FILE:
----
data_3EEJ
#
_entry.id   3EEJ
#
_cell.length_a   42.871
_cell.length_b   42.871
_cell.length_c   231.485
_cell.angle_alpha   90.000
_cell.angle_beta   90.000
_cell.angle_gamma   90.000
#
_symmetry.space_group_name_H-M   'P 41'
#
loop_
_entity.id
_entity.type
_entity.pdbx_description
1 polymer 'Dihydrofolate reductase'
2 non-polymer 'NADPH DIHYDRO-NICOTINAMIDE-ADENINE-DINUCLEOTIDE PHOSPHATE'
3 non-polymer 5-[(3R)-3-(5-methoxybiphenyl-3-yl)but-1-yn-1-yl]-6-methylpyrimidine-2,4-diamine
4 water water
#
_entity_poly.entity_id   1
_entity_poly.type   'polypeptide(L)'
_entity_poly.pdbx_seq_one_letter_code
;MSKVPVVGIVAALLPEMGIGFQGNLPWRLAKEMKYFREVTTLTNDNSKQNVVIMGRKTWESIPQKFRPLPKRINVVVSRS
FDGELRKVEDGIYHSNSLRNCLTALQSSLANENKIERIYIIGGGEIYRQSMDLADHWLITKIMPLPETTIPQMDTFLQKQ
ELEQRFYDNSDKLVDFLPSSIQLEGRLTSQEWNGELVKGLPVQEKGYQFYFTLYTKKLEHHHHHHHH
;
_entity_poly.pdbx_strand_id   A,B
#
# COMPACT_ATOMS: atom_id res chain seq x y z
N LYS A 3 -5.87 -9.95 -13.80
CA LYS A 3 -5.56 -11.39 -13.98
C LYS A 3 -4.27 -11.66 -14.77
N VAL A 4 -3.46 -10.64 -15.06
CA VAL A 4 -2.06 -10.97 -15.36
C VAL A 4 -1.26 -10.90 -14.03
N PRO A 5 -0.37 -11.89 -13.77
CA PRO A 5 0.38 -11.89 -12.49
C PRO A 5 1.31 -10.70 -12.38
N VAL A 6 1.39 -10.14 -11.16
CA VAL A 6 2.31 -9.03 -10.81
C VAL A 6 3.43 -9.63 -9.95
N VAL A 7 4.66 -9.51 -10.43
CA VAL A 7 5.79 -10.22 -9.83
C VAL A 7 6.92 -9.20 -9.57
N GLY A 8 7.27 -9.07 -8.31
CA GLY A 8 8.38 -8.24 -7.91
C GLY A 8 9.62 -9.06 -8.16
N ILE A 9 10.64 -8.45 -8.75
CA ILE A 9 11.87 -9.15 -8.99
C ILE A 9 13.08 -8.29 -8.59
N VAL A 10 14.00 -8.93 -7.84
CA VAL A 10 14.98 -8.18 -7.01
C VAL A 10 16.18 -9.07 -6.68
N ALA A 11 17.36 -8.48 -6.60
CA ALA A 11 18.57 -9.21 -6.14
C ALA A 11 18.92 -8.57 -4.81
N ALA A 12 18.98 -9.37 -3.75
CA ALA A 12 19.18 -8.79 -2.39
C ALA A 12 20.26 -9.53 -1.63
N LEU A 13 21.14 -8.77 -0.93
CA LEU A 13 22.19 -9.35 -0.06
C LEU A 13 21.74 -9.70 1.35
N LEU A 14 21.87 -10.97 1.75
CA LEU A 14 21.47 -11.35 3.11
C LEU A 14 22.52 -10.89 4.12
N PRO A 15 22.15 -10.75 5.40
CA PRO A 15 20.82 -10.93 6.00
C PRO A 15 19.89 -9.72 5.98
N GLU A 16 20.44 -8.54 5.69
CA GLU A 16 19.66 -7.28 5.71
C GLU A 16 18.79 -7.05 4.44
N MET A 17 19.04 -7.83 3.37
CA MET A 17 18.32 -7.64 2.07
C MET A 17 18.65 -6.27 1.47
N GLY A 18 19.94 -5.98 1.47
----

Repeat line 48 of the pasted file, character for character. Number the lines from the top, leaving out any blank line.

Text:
N GLY A 8 7.27 -9.07 -8.31